The strange link between depression, motivation, and inflammation just became a little less hazy. New research from scientists at Emory University has found that low-grade inflammation appears to have a direct effect on the brain’s feel-good HQ, the dopamine system.
Reported in the journal Trends in Cognitive Sciences, the findings suggest that inflammation and its response in the immune system could underlie the sense of lack of motivation often experienced among people with depression, schizophrenia, and other behavioral disorders.
If you're sick or injured, your body has developed a mechanism to help you conserve energy for recovery, hence why you feel drained of energy and everyday life is a bit of struggle if you catch a cold. This appears to be done by recalibrating your dopamine system and reducing levels of the “feel good" neurotransmitter to dampen your motivation.
"When your body is fighting an infection or healing a wound, your brain needs a mechanism to recalibrate your motivation to do other things so you don't use up too much of your energy," corresponding author Michael Treadway, an associate professor in Emory's Department of Psychology, said in a statement. "We now have strong evidence suggesting that the immune system disrupts the dopamine system to help the brain perform this recalibration."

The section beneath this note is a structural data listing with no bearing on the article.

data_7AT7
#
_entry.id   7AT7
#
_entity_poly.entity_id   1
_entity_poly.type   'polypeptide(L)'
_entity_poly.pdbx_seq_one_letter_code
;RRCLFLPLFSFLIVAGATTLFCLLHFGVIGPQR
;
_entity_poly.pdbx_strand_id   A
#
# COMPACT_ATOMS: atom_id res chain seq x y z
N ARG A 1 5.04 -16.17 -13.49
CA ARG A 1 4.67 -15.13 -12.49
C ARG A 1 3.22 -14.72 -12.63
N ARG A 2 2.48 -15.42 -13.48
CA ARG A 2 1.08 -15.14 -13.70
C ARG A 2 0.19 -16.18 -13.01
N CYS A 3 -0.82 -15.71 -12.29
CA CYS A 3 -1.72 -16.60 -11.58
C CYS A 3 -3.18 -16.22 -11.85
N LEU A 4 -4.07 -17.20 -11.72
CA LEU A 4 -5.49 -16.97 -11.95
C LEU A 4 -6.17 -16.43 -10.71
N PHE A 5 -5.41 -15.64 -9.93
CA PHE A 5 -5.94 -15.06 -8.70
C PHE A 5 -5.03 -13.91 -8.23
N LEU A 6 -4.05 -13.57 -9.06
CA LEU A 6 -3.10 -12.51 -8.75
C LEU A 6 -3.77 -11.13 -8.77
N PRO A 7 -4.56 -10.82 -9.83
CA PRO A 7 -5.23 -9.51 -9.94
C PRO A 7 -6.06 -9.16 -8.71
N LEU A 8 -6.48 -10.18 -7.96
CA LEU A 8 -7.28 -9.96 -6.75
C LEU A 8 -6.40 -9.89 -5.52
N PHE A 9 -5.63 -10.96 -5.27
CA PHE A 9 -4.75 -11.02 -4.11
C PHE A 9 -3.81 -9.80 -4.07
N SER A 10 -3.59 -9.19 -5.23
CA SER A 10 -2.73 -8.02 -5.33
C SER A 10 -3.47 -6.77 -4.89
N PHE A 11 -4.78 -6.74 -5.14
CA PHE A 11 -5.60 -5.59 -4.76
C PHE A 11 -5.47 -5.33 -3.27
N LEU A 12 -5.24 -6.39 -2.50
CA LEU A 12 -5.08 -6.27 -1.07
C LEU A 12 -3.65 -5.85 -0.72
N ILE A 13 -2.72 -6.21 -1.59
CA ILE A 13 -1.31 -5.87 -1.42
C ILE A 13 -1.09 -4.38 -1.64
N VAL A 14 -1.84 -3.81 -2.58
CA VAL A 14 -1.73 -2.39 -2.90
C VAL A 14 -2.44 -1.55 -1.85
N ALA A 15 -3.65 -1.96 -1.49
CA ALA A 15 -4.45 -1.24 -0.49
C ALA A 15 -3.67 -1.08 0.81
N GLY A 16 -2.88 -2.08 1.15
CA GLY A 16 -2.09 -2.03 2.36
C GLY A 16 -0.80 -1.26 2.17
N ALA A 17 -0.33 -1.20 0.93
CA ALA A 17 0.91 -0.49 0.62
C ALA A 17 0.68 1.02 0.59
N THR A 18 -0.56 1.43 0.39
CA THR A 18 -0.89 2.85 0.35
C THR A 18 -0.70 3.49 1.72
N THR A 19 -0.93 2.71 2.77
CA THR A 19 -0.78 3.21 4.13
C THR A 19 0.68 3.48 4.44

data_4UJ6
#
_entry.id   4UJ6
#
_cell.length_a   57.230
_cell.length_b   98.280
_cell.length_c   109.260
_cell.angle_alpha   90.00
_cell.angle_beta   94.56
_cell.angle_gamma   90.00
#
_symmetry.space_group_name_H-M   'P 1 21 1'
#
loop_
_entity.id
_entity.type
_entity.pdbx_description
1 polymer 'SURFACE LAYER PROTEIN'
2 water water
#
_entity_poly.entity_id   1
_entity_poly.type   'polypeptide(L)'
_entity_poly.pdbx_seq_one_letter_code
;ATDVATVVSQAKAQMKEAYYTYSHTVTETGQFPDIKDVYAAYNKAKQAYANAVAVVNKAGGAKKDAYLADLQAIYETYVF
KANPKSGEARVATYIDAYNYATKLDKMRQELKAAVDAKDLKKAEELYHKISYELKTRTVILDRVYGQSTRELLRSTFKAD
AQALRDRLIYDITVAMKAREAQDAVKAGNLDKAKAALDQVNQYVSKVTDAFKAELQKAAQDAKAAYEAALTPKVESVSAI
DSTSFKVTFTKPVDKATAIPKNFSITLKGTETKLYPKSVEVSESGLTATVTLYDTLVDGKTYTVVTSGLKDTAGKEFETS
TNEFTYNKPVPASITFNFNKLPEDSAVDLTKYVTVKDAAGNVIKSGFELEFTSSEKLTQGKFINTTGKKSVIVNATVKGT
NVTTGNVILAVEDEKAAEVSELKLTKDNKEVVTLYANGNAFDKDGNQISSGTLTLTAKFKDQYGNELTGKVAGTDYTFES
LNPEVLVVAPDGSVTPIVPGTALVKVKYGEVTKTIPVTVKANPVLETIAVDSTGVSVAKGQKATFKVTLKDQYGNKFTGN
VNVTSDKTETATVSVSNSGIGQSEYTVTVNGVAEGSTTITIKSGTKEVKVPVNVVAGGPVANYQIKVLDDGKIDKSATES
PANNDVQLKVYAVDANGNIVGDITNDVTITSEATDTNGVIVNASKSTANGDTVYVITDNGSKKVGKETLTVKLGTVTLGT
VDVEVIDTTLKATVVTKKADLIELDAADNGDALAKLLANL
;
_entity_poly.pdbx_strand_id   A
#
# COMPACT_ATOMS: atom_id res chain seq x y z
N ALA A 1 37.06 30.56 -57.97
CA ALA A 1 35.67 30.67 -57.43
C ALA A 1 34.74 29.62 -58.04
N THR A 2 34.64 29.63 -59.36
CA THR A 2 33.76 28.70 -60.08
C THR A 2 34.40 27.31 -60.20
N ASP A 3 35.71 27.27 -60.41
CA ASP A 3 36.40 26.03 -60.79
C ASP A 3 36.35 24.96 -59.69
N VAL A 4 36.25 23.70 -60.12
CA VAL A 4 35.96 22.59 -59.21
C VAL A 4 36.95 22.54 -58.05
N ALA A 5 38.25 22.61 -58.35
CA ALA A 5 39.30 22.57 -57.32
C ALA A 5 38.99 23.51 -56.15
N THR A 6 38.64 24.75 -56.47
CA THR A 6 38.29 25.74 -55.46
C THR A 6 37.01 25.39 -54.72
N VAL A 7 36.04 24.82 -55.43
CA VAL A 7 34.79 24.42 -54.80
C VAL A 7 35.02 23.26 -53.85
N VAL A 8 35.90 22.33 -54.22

Based on a theoretical framework and computational models, the researchers on this project theorize that chronic inflammation sparks this response in the body. They argue that the immune system’s cytokines, proteins used to signal the location of the inflammation, also have this effect on the dopamine system, and subsequently influence psychological motivation.
Effectively, you experience the “down in the dumps” feeling you get when you fall ill, without the underlying illness.
It's thought this mechanism developed among our ancestors when our environments were more immediately dangerous, rife with parasites and potential predators. However, in the 21st century, this mechanism can also be provoked by low-grade inflammation from lifestyle factors, such as chronic stress, obesity, or a lack of exercise.
"If our theory is correct, then it could have a tremendous impact on treating cases of depression and other behavioral disorders that may be driven by inflammation," added Andrew Miller, William P. Timmie Professor of Psychiatry and Behavioral Sciences in Emory's School of Medicine. "It would open up opportunities for the development of therapies that target energy utilization by immune cells, which would be something completely new in our field."